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S 61 Trustee Act 1925

July 23, 2014

In the Appeal court case of Santander UK Plc v R.A. Legal Solicitors [2014] EWCA Civ 183 the court found against the Solicitors overturning the court belows decision and refused to grant relief under s.61 Trustee Act 1925.

When buyers Solicitors receive monies from a mortgagee they will be released to them on their undertaking that the monies will be held by them strictly to the order of the mortgagee pending the transaction being completed. This includes holding a completed and signed mortgage deed from the borrowers, the Solicitors clients, and prior to completion.

If the Solicitors are in breach of this trust i.e. releasing the mortgagees’ monies to another party in breach of the undertaking to hold the monies to their order, the Court can, in certain circumstances, grant relief to the Solicitors under s.61 Trustee Act 1925 relieving the Solicitors of their liability where they have proven to have acted both honestly and reasonably.

There have recently been numerous breaches of trust cases involving mortgagees suing Solicitors in transactions where they, the mortgagees, have been on the receiving end of fraudulent dealings. Mortgagees do not have to demonstrate that there has been a breach of the Solicitors duty of care, which is of benefit to them. Quite often there is no real indication to the Solicitors that a fraud has been precipitated. The remedy for breach of trust is that the Solicitors have to restore the monies to the mortgagees in whole without any deduction for contributory negligence.

During May 2009, Santander, at that time Abbey National, agreed a mortgage advance of £150,000 to a Mr Vadika in respect of his purchase of a property in London. The Solicitors acting for both Santander and Mr Vadika was a firm called RA Legal. They were sent the mortgage monies which were then transferred to the Vendors Solicitors, a firm called Sovereign Chambers LLP to complete the transaction.

However, it later transpired that the conveyancing transaction was fraudulent with the Vendors Solicitors, Sovereign Chambers LLP being a party to the fraud, leaving the mortgage monies irrecoverable. As a consequence, Santander had paid out £150,000 without being able to register their charge against the property as security.

Santander duly sued the buyers Solicitors, RA Legal, citing breach of trust, negligence and breach of contract.

Mr Justice Andrew did not accept RA Legal’s submission that they had not been in breach of trust but did accept their application for relief under s 61 trustee act 1925.

“If it appears to the court that a trustee, whether appointed by the court or otherwise, is or may be personally liable for any breach of trust, whether the transaction alleged to be a breach of trust occurred before or after the commencement of this Act, but has acted honestly and reasonably, and ought fairly to be excused for the breach of trust and for omitting to obtain the directions of the court in the matter in which he committed such breach, then the court may relieve him either wholly or partly from personal liability for the same.”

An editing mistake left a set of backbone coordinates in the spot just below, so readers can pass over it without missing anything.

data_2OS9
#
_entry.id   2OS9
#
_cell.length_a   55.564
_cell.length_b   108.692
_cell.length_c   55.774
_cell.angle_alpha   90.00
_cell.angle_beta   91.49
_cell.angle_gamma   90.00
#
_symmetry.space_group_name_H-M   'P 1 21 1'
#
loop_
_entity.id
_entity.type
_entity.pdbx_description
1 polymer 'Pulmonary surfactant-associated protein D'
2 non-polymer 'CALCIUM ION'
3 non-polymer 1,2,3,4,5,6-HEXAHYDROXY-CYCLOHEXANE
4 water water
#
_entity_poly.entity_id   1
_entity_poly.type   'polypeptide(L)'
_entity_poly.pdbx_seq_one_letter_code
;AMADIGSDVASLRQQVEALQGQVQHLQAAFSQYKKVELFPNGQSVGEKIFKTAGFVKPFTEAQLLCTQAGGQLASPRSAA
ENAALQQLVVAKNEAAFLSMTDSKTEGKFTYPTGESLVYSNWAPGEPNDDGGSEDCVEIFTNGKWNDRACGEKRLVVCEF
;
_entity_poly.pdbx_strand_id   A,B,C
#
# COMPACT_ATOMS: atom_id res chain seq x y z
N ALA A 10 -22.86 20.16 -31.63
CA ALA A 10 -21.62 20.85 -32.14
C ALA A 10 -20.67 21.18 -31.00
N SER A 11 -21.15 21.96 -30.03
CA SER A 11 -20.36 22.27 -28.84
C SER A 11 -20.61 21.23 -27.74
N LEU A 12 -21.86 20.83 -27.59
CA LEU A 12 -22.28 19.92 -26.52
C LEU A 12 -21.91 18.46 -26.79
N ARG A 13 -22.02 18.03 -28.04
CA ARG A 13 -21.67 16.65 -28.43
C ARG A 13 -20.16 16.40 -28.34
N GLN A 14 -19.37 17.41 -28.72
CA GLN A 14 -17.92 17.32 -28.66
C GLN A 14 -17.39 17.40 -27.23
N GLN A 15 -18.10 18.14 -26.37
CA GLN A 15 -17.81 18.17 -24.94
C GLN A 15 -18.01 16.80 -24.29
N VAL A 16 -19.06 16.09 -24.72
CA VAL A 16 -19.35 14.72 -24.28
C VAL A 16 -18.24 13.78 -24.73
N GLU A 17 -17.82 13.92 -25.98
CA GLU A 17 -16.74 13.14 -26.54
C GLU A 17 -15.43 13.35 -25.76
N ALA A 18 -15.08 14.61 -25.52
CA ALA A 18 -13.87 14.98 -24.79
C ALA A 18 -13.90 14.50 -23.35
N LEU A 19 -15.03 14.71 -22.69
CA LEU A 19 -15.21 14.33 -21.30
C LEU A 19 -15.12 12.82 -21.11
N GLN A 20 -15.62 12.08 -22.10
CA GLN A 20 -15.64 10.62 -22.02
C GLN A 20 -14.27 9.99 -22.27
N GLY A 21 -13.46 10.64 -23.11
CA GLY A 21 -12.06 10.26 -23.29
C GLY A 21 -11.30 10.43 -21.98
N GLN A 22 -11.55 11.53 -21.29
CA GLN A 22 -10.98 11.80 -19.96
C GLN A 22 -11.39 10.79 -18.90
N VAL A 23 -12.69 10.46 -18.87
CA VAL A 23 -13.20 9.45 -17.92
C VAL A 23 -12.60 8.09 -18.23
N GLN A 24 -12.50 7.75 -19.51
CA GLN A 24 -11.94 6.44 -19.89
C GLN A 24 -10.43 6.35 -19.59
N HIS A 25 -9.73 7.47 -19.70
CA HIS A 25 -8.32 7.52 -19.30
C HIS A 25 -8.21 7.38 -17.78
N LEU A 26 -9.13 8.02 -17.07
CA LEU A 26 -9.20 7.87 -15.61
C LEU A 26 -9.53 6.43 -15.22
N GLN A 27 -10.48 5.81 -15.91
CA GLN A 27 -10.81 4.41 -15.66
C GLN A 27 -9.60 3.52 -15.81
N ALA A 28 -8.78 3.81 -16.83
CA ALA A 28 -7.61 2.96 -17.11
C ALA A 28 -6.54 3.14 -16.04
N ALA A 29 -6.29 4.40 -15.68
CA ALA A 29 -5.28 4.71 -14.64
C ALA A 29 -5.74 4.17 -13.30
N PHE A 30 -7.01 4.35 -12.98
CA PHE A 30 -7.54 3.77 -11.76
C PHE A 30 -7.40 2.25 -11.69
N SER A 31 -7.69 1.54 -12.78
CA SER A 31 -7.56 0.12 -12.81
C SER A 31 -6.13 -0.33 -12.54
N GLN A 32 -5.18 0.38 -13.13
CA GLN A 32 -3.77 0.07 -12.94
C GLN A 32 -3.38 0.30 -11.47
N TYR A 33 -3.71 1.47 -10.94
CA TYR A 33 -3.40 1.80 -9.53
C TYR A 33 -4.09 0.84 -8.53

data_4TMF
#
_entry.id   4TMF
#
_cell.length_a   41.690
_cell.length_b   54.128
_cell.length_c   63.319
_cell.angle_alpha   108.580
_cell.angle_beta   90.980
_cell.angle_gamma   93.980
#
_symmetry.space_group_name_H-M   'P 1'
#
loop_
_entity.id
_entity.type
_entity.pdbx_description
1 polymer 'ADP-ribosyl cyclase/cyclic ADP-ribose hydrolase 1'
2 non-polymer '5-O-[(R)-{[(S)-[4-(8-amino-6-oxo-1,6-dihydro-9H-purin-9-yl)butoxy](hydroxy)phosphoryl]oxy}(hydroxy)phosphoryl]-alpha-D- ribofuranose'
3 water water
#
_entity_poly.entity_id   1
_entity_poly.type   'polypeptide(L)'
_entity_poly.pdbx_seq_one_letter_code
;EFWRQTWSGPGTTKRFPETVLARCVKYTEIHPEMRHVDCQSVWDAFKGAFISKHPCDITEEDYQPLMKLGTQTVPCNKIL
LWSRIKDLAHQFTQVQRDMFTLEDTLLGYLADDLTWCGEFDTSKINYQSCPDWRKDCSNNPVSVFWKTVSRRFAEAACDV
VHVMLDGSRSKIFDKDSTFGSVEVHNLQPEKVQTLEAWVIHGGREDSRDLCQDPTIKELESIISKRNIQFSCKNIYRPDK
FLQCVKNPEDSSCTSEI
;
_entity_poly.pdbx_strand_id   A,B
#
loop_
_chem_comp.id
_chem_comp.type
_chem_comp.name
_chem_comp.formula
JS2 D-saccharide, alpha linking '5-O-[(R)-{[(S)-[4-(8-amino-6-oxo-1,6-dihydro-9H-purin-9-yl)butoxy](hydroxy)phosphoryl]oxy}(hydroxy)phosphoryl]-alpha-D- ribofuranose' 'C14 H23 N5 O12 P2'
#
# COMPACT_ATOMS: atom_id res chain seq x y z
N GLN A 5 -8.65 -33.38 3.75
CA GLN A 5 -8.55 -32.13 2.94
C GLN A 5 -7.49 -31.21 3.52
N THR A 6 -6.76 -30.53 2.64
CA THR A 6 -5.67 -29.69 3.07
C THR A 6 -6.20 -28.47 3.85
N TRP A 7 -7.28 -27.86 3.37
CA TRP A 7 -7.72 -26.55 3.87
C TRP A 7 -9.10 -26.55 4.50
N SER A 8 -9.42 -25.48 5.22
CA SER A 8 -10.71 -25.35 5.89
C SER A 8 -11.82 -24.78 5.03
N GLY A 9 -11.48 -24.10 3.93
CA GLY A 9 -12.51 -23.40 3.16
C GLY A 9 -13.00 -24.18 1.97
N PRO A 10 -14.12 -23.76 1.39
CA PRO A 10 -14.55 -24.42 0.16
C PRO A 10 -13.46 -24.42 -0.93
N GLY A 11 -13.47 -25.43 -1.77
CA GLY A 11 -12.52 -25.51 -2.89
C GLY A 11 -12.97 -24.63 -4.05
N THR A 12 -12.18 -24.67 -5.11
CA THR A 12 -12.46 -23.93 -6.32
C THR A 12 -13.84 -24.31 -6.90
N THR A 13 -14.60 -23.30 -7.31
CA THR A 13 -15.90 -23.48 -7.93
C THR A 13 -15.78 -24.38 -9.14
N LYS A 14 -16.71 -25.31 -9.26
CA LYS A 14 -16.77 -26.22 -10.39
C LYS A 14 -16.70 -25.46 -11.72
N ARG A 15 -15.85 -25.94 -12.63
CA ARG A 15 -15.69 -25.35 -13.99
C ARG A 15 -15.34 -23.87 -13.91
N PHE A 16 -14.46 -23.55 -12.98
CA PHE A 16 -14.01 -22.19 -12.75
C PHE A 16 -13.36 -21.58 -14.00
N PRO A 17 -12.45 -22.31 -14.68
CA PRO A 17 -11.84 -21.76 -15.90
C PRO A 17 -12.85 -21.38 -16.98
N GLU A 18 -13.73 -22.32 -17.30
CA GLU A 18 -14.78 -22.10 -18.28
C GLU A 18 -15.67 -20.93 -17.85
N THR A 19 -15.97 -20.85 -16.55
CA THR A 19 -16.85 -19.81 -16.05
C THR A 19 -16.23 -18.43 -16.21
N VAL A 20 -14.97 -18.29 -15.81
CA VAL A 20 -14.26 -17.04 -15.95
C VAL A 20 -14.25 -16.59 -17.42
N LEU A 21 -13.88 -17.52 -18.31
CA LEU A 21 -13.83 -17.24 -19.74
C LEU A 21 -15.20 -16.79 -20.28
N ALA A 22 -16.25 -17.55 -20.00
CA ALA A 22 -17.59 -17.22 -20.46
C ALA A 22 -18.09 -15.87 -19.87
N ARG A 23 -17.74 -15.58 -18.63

The Judge found that, although there had been shortcomings by RA Legal, which he believed were not the direct cause of the loss suffered by Santander, their mistakes could not be relied upon as to whether they had acted reasonably which is what the Judge said they had. RA Legal did not cause Santander to suffer the loss; this was mostly because of the fraud committed by the Vendor’s Solicitors, Sovereign Chambers LLP who were unconnected to RA Legal.

When the case went to the Court of Appeal, the Judges allowed Santanders’ appeal by examining in detail the effects of s 61 trustee act 1925. Even though the loss was caused by the actions of the third party, in this case their fraud, Lord Justice Briggs could not omit the fact that the buyers Solicitors increased the fraud risk by not acting in the best possible way in this transaction and thus were a contributory factor to the loss suffered by Santander.

The Court of Appeal found the original Judge had overlooked the failings of RA Legal. They did not follow standard conveyancing practices such as the Law Society Protocol which should have been utilised prior to completion.

  • The Certificate of Title contained a deliberate misrepresentation that investigation of title had been concluded.
  • A failure to adopt the completion Code or in any other way of the seller’s solicitor’s obligation to hold the completion money to the Defendant’s order.
  • Failing to consider the implications of the answer to Requisition 4(B), when no executed discharge of the mortgage arrived with the post-completion letter. The defendant failed to appreciate that this omission meant that completion had not taken place
  • The correspondence between the defendant and the vendor’s solicitors had been muddled.
  • The failure to give the bank any warning that its money was at risk until November was wholly unreasonable.

Recent cases gave the impression that if the loss is caused by a sophisticated fraud that does not depend for its success on negligence by the lender’s solicitor, then a claim for breach of trust will, by virtue of section 61, likely fail on grounds of causation. In the context of relief sought by solicitor trustees much will depend upon the consequences for the beneficiary

The Court of Appeal in this case have made it clear that for professional trustees to obtain relief under s 61 trustee act 1925 is a high standard to satisfy , and negligent solicitors will not escape.